Famously, the Englishman’s instinct in a prison is to attempt to escape. Williamson managed to bribe a guard to leave his shackles unlocked, and then, judging his moment, raced past the guards and down an alley. Shots rang out all around him, but he reached his destination, the United States consulate, unharmed. Help me!’ he cried, as he raced in, and the employees rushed to bolt the door behind him. On the other side, the Spanish soldiers were shouting and banging at the door.

The consul who surveyed the desperate and ragged escapee was Alexander Russell Webb (1846-1916), later to win fame as one of America ‘s leading converts to Islam. Having heard his story, Webb contacted the British consulate, only to learn that the British authorities were so anxious to avoid association with a possible rebel that they would not lift a finger to help. But a visit by the American consul to the docks turned up the English captain of a tramp steamer. Disguised as a drunken sailor, Williamson lurched down to the docks, and was hidden on board until the ship was warped from the quay, and laid a course for the British colony of Hong Kong .

Williamson’s nautical skills were by now sufficiently developed to land him the position of quartermaster on a crack liner, the SS Chusan, heading for Singapore and India . In Bombay he was paid off, and found work in the P & O offices. His spare time was spent wandering the streets of the Gateway to India , where he contemplated, as thousands of others have done before and since, the extremes of the human condition which the city displays to passers-by. All the religions of the world were present, their conspicuous performers side-by-side with hawkers, beggars, and scorpion-eaters. Temples , churches and mosques offered havens of peace, and everywhere there was the mingling of sanctity, destitution and indulgence for which India is famous. The spiritual yearning kindled during his solitary wanderings in the Californian sierra broke surface again, and he took to wondering when God would send him a sign. He was still a teenager, but he had seen much of the world and of humanity.

The sign he was praying for came during his next sea-crossing. On the SS Siam, en route to Aden , Williamson found in the small ship’s library a book by Imam Abdullah Quilliam, then the Sheikh al-Islam of the British Isles . He read it again and again, fascinated. Here, it seemed, was the answer to the questions which had been raised in his mind during years of spectacular experience, energized by the earnestness of which the teenage mind is so often capable. Here was monotheism far closer to his practical, English outlook than the mysteries of Trinity, reinforced by a no-nonsense set of clear rules for worship and the conduct of his life. This was no religion for dreamers or nancy-boys. It was a faith for tough, single-minded men of independent spirit.

On landing at Aden his luck suddenly began to change. An Arab runner brought him a request to pay a visit to the Assistant Resident. The official turned out to be an old friend of his father, and immediately offered him a position with the Aden Constabulary. Discreetly adding two years to his official age, Williamson accepted with alacrity. Here was a chance to earn good money, which at the same time afforded the opportunity to live among Muslims and to see how their faith worked in practice. The work was dangerous, particularly in the harbor district, but Williamson’s skill with his fists and his Service revolver, acquired in the hard school of the Wild West, soon made him an exemplary policeman in the eyes of the authorities.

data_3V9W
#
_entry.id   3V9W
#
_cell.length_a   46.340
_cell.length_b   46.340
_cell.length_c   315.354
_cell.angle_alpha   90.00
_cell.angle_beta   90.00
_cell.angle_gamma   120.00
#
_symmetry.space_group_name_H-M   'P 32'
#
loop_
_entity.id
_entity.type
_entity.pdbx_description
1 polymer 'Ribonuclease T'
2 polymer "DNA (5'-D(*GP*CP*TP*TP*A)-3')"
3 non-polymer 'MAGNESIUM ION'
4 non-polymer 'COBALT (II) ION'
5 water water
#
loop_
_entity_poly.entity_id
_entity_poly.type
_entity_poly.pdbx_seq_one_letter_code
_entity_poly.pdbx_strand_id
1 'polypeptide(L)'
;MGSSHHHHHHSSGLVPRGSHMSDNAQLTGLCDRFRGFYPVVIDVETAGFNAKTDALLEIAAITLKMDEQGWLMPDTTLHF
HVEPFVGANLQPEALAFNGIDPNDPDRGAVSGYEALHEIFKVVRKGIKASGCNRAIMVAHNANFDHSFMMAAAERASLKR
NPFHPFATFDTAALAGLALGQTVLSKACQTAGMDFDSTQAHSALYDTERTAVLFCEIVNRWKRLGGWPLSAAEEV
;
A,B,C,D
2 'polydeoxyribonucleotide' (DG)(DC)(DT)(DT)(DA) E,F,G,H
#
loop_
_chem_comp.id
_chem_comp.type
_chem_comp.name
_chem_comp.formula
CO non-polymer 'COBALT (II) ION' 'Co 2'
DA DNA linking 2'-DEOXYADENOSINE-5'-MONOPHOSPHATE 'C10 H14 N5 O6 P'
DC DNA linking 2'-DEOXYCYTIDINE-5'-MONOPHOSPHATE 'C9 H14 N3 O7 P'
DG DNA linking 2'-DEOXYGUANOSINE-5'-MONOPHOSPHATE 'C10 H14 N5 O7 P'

After a year of study under the courteous and patient Islamic teachers of Aden , he then traveled to the court of the Sultan of the neighboring town of Lahj , where he made his formal shahada, and was circumcised. Henceforth he was  known as Abdullah Fadhil.  During his stay in Aden ,  Williamson had a chance to meet and befriend several Kuwaiti merchants who would be going to the Hajj by sea through Aden . Of those merchants were of the Al-Bassam and  Al-Naqeeb families who also invited him to visit Al-Zubair  anytime so to add to his knowledge about Islam and Arabic. This invite was later to be found useful to expand on his ambitions.

The reaction of the colonial authorities was swift. The Muslim constable was packed off to India , and it was put about that he was suffering from a touch of the sun’. In Bombay , his request to be released from the police was granted, and he was offered a free passage back to England . This he refused, since his heart was set on returning to the Arabia . However he soon found that invisible hands obstructed his plans. No shipmaster heading for Arabia would take him on, thanks to the determined efficiency of the Raj authorities. But thanks to a Kuwaiti Sheikh Yousef Al-Ibrahim  he was smuggled out in 1892 and soon he was improving his Arabic with every hour that passed.

For the next years, Abdullah studied Arabic and Islam under the teachers of Kuwait and Zubair. He also spent time traveling through the flat immensities of the northern Arabian deserts, where he learned to love the camel and the Arabian horse. Buying and selling these animals brought him a modest income, with which he was able to contemplate the next great turning-point of his life: joining the Hajj caravan of 1894.

Old age lay far ahead, however; and the return to Zubair provided the Hajji with ample time to consider his next move. He realized that his aspirations had been more radically changed by the pilgrimage than by the experience of conversion itself. Before his Hajj he had cherished the hope of returning to America and resuming the cowboy’s life he had once loved so passionately. Grown to man’s estate, he had felt confident that his vigor and independence would allow him to carve out a substantial ranch, where he could employ cowboys of his own. But the visit to the Kaba seemed to have instilled a different set of priorities. He decided to settle down in the East, trusting to Allah to provide. And in due course, He did.